[alsa-devel] How does usbaudio synchronize on playback?

John Crowley jcrowley at screenpc.com
Sat Nov 15 01:38:11 CET 2008

Thanks for the quick reply ... I've been digging through the code some more.
Sorry for the excessive length of this response ....

Some additional questions, comments, and tests below, and this is a
completely new area for me, so sorry if I'm being especially obtuse.

Let me know if anyone can point to some documentation or books that I can
reference to get into this area.

Regards to all,

John Crowley
ScreenPC, Inc.
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> -----Original Message-----
> From: Clemens Ladisch [mailto:clemens at ladisch.de] 
> Sent: Friday, November 14, 2008 3:34 AM
> To: John Crowley
> Cc: alsa-devel at alsa-project.org
> Subject: Re: [alsa-devel] How does usbaudio synchronize on playback?
> John Crowley wrote:
> > [...]
> > What I don't understand is how does prepare_playback_urb 
> ensure that 
> > more playback data has actually been written into the buffer?
> It doesn't; the ALSA framework does.
> When the driver calls snd_pcm_period_elapsed(), ALSA calls 
> the .pointer callback and checks if an underrun has happened. 
>  Underrun detection works this way because most sound card 
> hardware reads the data out of the buffer asynchronously.
QUESTION:  Understand about the .pointer callback, and from printk traces
that seems to be functioning as expected.

I dug several layers into snd_pcm_period_elapsed(), and it eventually does a
wake_up() on what I presume is the producer application so that it can write
some more data into the ring buffer.

But I still have the original problem -- How to tell when the data has
actually been written into the buffer?

As I understand it, the wake_up() will just allow the application process to
become runnable again, but (especially on a heavily loaded machine) it may
not be scheduled immediately.  Also, even if it is executed synchronously,
how can you tell how much data has been written into the buffer?  Will it
always write 1 period, 1 milli-second, ???

I put a printk on runtime->control->appl_ptr (which I had hoped to use to
address this problem), but using speaker-test this never changed from zero.
Using Firefox to stream music, it was being updated.  Any idea of what's
happening here?  If appl_ptr was updated consistently, this whole issue
would be resolved.

Also, how does the application itself know where to write the next series of
frames if appl_ptr was not updated?  I'm assuming that the application is
maintaining it's own counters.

> > The problem is that we are getting erroneous data, and 
> suspect that it 
> > is caused by this synchronization issue. When the initial 
> no-data URBs 
> > are completed, the prepare_playback_urb logic copies a lot of data 
> > from the buffer into new URBs
> The initial URBs should complete one by one, not all at once 
> (this is the only reason why the driver uses these initial 
> URBs in the first place).

CONTEXT:  This is probably the nub of the problem -- we have a very
different situation.

If there is a real USB device attached, the data will stream out of the
buffer at a relatively slow rate -- some number of frames per milli-second
in the case of regular speakers.  In this situation, waking up the producer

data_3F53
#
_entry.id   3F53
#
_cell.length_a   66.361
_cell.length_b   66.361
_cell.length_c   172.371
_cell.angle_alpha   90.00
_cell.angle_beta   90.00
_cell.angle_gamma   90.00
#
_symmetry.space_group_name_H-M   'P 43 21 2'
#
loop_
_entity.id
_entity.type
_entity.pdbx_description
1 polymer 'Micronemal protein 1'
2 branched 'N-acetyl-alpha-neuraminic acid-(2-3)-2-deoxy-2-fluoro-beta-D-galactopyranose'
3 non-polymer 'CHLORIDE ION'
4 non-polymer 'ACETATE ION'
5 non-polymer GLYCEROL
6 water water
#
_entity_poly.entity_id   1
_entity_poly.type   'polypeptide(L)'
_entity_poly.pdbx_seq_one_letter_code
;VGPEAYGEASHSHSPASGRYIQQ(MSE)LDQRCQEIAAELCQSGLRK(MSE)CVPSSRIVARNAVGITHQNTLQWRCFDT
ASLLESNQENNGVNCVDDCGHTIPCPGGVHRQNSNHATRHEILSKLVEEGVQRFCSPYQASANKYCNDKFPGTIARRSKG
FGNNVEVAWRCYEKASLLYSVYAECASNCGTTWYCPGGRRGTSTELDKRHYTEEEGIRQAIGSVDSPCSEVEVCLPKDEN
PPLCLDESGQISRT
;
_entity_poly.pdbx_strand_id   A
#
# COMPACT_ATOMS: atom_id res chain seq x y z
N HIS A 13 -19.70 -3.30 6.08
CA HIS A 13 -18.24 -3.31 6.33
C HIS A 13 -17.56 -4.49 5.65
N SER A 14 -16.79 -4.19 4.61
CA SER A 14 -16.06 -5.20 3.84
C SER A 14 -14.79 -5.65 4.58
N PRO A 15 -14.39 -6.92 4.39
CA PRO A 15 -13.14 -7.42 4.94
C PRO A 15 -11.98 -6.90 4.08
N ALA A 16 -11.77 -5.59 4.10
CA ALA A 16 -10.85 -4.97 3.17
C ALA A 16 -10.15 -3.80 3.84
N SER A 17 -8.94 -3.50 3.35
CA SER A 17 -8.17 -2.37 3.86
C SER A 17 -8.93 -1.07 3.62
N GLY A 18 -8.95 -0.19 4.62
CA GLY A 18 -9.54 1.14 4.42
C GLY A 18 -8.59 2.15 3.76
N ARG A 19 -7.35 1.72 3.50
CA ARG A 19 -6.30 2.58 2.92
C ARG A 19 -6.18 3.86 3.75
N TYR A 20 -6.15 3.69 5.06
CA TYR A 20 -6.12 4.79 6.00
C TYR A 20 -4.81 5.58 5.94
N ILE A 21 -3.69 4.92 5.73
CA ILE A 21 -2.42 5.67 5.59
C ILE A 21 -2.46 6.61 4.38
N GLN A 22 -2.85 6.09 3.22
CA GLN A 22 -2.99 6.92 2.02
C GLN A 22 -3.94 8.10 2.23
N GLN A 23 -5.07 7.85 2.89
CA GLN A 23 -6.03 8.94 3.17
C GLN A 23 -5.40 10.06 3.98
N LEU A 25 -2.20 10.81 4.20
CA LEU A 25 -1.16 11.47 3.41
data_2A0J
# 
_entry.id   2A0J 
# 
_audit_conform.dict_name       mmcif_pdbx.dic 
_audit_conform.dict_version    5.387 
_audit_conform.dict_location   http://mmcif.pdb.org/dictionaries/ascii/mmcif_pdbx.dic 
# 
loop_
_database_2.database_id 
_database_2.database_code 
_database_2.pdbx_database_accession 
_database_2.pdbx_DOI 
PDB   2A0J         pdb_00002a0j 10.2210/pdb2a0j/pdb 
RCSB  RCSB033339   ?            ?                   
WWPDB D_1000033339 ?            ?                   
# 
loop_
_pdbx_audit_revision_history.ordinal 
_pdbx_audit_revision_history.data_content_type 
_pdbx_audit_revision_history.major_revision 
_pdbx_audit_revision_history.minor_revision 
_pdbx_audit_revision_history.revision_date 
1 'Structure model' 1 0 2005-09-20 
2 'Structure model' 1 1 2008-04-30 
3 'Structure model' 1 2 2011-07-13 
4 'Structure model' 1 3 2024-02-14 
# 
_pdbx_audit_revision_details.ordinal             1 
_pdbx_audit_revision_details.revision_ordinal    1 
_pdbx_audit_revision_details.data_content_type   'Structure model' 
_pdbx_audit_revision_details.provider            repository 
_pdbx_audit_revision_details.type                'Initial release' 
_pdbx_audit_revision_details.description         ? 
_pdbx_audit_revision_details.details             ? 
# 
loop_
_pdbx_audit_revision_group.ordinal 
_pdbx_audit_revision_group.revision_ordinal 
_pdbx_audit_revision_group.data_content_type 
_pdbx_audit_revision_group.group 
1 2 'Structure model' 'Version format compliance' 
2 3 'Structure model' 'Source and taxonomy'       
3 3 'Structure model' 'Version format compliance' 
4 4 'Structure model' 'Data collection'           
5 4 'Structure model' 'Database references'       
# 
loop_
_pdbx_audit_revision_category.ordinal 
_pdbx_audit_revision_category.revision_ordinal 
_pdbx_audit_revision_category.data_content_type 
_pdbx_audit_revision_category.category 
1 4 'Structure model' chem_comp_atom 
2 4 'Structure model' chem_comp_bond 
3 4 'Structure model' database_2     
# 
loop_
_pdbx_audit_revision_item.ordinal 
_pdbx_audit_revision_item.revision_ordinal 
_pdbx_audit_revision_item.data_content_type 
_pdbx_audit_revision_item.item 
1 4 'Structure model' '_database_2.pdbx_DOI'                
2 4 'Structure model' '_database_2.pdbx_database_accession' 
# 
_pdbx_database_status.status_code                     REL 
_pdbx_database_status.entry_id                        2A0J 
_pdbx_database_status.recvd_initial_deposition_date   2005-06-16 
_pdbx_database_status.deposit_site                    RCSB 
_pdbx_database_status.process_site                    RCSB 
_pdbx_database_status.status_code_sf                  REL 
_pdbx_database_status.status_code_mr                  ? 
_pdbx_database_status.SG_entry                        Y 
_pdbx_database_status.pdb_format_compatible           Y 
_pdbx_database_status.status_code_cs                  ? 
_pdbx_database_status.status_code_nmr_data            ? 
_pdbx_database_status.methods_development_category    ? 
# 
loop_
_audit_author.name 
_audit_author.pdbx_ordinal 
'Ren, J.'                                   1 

to write some more data to the buffer has plenty of time to occur.

But we are using USBIP to stream audio data to a device across a network.
The actual device has some buffer space, so we put in a deep queueing
mechanism to have a lot of URBs on-the-fly, and let the terminal device
buffer a few seconds worth (and feed that out to the physical USB device at
the appropriate rate).  This smooths over any network glitches, and when the
buffer at the client is filled, it simply does not Confirm receipt of the
last URB until it has space available to start accepting more data.


a) if we setup just 2 URBs, everything works OK.

b) if we setup 16 URBs (32 packets per URB), the sound is totally garbled.
Clearly some packets are out of order, some are duplicated.

c) if we setup 16 URBs (32 packets per) and put an msleep(6) at the end of
the prepare_playback_urb then the sound is perfect again.


With just 2 URBs in use, there is enough natural delay in the round-trip
time that the application has plenty of time to write new data into the
buffer before prepare_playback_urb tries to use it.  In (b) the
synchronization problem shows up -- we're pulling data from areas of the
buffer which have not yet been re-populated by the producing application.

Case (c) just introduces an artificial delay into the process.  A setting of
6 ms is totally arbitrary -- other values may also work.

But this is not really a clean or reliable solution.  I'd much, much rather
have a solid synchronization between the producer and consumer to handle
this.  (A reliably updated appl_ptr would be perfect.)

> > but apparently no playback data has been written into the 
> buffer yet 
> > by the application.
> This should result in an underrun and the stream being 
> stopped, except if your application has disabled this behaviour.

COMMENT:  I suspect that to ALSA, all looks OK.  But with a lot of URBs in
process, several can complete in rapid sequence and in this case we have
tried to pull data from the buffer before it was actually written by the

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